Photographic Miscellany

mushrooms in boulder bed

It’s been too long since I posted here. My apologies, but life has been unusually busy of late. I’ve got several posts planned, but today I want to share a few of the photos I’ve taken recently. I’ve learned not to walk out of my house during daylight hours without my camera in hand.

I discovered the mushrooms in the top shot growing in my boulder garden next to a milkweed. As the autumnal equinox nears, mushrooms of all colors and shapes begin to appear in my yard, especially after our all-too-rare rains. That’s when these popped up — after our last good rain.

Snowberry Clearwing caterpillar

Snowberry Clearwing caterpillar

Every year in about the middle of August, I notice that the leaves on my trellis full of native coral honeysuckle (Lonicera sempervirens ‘Major Wheeler’) begin to disappear. That’s when I start looking for this caterpillar, which practices excellent camouflage techniques. Its adult form is one of the clear-winged sphinx moths that you’ll see hovering over flowers like hummingbirds as they drink nectar. The caterpillars produce no lasting damage to my very healthy honeysuckle vine. In fact, they help prevent it from growing too large for its trellis.

House mantis

House mantis

This is the time of year praying mantises, especially the Chinese mantises like this one, become more apparent in the landscape. They have grown large devouring the insects that abound in my gardens, and now they’re on the move seeking mates. During last week’s cool spell, this one parked itself on the west-facing side of my house, where it could catch afternoon sun while snagging a few pollinators visiting my lantana.

mantis on the move

Mantis on the move

The house mantis didn’t appreciate being the subject of my photo session and relocated itself to a nearby pineapple sage plant. Here it is actively climbing the plant as it attempts to avoid my camera.

Appreciation of Autumn Daffodil's re-blooming efforts

Appreciation of Autumn Daffodil’s re-blooming efforts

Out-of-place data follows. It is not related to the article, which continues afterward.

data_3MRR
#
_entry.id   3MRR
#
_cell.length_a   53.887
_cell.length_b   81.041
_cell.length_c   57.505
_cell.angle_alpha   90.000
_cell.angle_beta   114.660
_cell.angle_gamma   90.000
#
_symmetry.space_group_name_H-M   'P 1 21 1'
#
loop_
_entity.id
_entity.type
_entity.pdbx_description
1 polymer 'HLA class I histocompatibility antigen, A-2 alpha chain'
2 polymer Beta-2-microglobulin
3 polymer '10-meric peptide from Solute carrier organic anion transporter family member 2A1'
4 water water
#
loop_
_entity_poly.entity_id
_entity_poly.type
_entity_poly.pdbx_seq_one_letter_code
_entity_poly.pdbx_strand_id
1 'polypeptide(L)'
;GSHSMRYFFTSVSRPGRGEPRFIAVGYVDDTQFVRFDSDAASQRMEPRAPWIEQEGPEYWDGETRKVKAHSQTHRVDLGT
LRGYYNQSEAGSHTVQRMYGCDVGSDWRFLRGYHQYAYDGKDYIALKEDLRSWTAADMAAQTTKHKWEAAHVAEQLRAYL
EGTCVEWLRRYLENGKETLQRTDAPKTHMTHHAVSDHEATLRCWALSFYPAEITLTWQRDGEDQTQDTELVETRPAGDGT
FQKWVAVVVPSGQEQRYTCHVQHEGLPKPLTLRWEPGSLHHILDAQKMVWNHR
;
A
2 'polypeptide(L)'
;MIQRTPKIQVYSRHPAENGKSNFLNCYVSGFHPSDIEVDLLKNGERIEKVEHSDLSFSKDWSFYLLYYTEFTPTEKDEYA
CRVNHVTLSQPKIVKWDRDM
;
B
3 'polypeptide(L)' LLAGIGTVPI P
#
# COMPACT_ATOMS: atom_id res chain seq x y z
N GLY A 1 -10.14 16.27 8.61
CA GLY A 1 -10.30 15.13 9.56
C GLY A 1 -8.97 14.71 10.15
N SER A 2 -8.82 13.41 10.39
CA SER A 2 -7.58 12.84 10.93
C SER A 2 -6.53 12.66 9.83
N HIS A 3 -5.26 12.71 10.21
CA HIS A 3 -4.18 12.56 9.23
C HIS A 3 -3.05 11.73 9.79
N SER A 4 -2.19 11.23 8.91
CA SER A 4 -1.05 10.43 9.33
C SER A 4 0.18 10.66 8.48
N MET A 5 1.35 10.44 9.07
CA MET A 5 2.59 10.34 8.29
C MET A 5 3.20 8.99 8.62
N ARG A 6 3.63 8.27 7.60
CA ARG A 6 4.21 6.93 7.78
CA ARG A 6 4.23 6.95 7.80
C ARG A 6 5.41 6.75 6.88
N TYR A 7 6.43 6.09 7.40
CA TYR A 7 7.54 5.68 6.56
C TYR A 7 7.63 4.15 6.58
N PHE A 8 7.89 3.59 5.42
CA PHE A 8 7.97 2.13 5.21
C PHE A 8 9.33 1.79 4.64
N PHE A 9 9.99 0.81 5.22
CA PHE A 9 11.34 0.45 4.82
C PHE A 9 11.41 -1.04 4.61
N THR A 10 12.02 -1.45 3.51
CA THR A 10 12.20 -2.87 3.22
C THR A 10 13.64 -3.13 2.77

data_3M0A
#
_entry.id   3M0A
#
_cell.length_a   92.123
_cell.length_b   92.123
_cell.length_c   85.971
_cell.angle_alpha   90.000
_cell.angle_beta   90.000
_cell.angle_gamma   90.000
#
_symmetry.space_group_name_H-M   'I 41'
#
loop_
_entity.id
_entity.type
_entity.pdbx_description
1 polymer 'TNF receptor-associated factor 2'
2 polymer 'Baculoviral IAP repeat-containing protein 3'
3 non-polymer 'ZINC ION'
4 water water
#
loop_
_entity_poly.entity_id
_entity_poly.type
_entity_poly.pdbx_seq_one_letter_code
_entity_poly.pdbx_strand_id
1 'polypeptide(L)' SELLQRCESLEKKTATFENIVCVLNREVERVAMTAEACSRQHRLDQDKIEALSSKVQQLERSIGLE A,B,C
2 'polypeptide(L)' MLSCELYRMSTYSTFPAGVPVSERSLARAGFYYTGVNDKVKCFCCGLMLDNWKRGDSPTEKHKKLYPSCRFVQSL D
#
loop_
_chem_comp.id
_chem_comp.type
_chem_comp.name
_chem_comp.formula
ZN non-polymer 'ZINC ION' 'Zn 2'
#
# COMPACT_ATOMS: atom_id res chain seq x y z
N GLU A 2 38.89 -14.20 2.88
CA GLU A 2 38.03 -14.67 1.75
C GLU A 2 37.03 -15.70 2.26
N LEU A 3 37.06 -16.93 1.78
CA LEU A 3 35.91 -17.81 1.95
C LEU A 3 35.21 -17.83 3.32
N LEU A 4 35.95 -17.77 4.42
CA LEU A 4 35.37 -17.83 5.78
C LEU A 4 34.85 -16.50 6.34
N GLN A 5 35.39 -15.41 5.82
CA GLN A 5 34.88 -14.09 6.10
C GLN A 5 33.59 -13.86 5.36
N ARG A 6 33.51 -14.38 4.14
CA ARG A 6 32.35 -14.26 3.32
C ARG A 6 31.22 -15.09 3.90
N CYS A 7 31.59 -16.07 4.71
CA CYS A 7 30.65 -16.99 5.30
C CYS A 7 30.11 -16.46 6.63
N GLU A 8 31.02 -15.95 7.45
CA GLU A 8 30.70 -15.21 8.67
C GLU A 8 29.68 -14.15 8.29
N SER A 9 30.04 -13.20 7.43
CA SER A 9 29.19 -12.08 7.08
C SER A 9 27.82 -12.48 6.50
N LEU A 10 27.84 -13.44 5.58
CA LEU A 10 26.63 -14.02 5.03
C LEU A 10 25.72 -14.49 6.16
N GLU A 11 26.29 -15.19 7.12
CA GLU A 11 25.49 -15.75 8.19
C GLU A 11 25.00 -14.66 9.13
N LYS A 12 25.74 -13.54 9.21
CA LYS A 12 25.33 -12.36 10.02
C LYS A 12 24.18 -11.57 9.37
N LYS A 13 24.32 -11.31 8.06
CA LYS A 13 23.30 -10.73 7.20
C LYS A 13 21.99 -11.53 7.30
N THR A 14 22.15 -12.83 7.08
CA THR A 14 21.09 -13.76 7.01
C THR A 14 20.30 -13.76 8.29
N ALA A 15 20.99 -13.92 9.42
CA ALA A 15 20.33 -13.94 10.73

I was delighted when my late-blooming stand of Daylily ‘Autumn Daffodil’ pushed out a few more scapes about a month after its main bloom period had ended, as was this carpenter bee.

Hurricane lily

Hurricane lily

Right on schedule, the hurricane lilies began blooming just before Wonder Spouse’s birthday. I love the way their bloom stalks seemingly pop out of nowhere.

A view from the top looking down.

A view from the top looking down.

 

Tradescantia 'Sweet Kate' cranking out late-season blooms

Tradescantia ‘Sweet Kate’ cranking out late-season blooms

Around my front water feature, my Sweet Kates are once again blooming enthusiastically. They always take a break during the heat of July and August, but return with more glorious purple flowers as  summer fades into autumn. The pollinators love the flowers as much as I do.

I’ll close this post with another purple beauty. This one is a true late summer-early fall bloomer — Aster ‘October Skies.’ Individual flowers are not gigantic, but the bushy plants are literally covered in blooms, so their visual impact is stunning. Their appearance always signals autumn’s imminent arrival.

Pollinators love this aster too.

Pollinators love this aster too.

Check out the heavily laden pollen baskets on this pollinator!

Check out the heavily laden pollen baskets on this pollinator!

That’s all the photos for today, folks. I promise a more information-rich post soon. Meanwhile, I suggest you enjoy our cooler days by going outside and appreciating all the beauty that abounds this time of year. That’s what I’ll be doing.

, , , , , ,

  1. Leave a comment

Leave a Reply

Fill in your details below or click an icon to log in:

WordPress.com Logo

You are commenting using your WordPress.com account. Log Out / Change )

Twitter picture

You are commenting using your Twitter account. Log Out / Change )

Facebook photo

You are commenting using your Facebook account. Log Out / Change )

Google+ photo

You are commenting using your Google+ account. Log Out / Change )

Connecting to %s

%d bloggers like this: